Hamilton’s column an insult

I am thoroughly appalled at the utter lack of compassion displayed in your editorial of Jan. 15.

Editor:

I am thoroughly appalled at the utter lack of compassion displayed in your editorial of Jan. 15, where you openly insult the unemployed and you patronize those who are less than ideally prepared for their job interviews.

Like a modern-day Mr. Bounderby, your mock despair at the shortcomings of the local work force is insulting and demeaning and does nothing but reinforce the attitude so prevalent in this day and age that poverty is a personal choice, not the result of a skewed socio-economic system.

The one item that particularly rankled me was your self-righteous indignation at people’s cheek to ask about their wages during the job interview. You seem to forget that employment is a financial transaction, a negotiated exchange of labour for money.

I am certain that local employers don’t get all coy about how much things cost when negotiating with their suppliers; why should a job applicant be embarrassed about asking about their wages?

Did you, Mr. Hamilton, ask how much you were going to be paid for inflicting your typo-ridden, yesterday’s-news newspaper on this long-suffering readership before taking the job? I am sure you did. So why shouldn’t a potential cashier at the supermarket be just as savvy? While asking right off the bat is not the ‘done thing’, let’s be candid about it: They are not trying to get that retail job for the good of their soul. The labourer is worthy of his wages and should be respected for implying so.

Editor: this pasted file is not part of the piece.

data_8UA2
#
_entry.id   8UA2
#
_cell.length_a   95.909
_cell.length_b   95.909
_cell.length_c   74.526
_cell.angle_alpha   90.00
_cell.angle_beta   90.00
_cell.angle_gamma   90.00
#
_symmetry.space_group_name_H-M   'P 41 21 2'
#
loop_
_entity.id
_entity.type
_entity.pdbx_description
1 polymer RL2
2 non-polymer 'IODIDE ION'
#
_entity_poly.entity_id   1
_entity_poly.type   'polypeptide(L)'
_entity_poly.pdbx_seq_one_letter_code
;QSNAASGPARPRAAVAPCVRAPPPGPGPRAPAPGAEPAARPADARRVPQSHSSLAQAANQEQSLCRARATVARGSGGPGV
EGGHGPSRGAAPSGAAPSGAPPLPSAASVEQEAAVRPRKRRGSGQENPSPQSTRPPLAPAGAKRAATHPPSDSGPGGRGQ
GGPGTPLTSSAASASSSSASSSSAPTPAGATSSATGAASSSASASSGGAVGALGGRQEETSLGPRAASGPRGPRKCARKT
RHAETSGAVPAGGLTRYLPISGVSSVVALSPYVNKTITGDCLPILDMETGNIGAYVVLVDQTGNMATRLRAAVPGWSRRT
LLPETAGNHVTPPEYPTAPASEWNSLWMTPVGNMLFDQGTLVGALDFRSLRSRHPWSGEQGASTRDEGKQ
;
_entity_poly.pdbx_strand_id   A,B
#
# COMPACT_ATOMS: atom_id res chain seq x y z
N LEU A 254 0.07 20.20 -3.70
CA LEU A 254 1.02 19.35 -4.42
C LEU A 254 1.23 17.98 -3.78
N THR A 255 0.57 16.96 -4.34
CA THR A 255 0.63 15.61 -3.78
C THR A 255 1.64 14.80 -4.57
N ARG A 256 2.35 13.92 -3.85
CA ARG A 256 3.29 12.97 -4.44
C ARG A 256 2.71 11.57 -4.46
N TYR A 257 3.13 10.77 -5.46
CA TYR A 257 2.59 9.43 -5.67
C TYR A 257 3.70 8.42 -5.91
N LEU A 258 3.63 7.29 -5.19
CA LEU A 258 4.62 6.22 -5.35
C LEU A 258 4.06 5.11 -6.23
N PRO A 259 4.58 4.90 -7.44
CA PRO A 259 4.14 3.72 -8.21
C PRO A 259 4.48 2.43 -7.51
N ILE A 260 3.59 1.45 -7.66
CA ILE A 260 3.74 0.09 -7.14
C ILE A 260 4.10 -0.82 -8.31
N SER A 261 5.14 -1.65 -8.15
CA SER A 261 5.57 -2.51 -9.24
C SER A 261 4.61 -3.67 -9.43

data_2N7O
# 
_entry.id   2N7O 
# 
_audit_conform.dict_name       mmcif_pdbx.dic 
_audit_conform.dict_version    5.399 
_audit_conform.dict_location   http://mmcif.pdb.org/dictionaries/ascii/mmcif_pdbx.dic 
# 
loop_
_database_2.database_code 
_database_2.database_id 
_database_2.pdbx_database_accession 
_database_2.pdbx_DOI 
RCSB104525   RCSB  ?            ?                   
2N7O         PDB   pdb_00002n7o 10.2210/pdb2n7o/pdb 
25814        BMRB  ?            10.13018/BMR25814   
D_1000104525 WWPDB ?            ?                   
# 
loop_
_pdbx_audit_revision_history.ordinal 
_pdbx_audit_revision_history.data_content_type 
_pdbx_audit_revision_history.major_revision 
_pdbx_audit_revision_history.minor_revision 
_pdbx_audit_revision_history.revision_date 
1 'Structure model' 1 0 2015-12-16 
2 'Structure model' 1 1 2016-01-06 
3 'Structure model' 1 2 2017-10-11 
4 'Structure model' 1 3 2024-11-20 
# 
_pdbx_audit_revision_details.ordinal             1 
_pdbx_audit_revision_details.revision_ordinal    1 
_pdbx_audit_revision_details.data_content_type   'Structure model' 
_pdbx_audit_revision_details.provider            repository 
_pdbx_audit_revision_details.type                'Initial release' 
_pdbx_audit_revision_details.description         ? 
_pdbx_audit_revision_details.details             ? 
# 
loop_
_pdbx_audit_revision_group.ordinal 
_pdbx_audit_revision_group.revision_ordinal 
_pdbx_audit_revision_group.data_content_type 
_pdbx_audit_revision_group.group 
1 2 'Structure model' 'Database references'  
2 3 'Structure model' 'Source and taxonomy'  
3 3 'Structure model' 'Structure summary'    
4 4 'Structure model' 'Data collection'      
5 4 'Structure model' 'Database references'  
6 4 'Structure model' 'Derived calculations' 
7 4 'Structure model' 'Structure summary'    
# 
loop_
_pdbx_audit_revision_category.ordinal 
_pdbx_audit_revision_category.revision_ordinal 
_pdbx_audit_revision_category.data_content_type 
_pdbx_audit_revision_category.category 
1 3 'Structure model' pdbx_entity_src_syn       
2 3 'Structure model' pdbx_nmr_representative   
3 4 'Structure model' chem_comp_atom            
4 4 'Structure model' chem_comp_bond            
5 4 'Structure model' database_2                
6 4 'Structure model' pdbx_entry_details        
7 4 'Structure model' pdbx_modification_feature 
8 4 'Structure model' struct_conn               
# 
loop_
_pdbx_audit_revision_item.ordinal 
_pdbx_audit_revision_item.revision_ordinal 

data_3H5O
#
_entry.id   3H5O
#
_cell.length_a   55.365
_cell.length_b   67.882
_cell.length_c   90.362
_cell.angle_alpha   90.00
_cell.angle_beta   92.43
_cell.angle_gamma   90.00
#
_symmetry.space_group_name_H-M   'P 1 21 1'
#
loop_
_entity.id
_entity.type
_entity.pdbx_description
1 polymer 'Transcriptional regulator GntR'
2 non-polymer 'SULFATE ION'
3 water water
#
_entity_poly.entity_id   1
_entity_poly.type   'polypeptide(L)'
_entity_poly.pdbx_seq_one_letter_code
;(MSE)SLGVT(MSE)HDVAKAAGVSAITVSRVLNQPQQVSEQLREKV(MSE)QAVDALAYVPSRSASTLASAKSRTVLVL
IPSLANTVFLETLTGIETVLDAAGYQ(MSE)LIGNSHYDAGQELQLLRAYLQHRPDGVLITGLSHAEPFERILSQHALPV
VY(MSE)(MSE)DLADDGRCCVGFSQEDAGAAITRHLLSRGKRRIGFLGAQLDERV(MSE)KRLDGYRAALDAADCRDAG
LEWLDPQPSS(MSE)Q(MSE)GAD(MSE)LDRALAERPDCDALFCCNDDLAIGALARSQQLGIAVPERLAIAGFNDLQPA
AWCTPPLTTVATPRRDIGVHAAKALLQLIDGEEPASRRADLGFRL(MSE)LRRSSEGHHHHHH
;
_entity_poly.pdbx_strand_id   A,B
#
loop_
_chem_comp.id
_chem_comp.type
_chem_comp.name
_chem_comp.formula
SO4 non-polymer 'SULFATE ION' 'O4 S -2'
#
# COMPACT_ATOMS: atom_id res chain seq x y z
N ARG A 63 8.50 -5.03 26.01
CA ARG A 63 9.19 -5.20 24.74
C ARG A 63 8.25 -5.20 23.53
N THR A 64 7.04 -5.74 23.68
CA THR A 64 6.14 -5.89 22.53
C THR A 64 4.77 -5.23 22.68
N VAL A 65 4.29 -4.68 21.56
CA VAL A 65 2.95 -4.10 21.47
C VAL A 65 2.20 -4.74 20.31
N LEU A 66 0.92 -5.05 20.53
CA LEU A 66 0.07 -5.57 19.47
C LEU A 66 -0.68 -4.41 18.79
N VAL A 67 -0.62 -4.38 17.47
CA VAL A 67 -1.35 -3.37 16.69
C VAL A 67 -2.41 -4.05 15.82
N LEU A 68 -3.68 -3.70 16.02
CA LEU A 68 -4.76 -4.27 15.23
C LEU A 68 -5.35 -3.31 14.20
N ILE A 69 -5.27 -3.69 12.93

Your entire article reeks of white, middle-class privilege.

Yes, it would be nice if everybody’s mommies and daddies had taught them to dress nicely and show up on time; it would be ideal if everybody came out of high school being able to write a proper resume (or a newspaper article, for that matter) that is grammatically correct and free of spelling mistakes, rogue apostrophes and awkward syntax.

Unfortunately, many were not as lucky as you or me to be randomly born into a family that would model and encourage desirable social skills, nor do they possess the innate ability and moral strength to develop those qualities all by themselves. Some people, Mr. Hamilton, were born with the deck stacked against them. They do not deserve our condemnation for their shortcomings any more than you or I deserve congratulations for our advantages.

There, but for the grace of the universe, go we.

Mariana Hülsen

Prince Rupert

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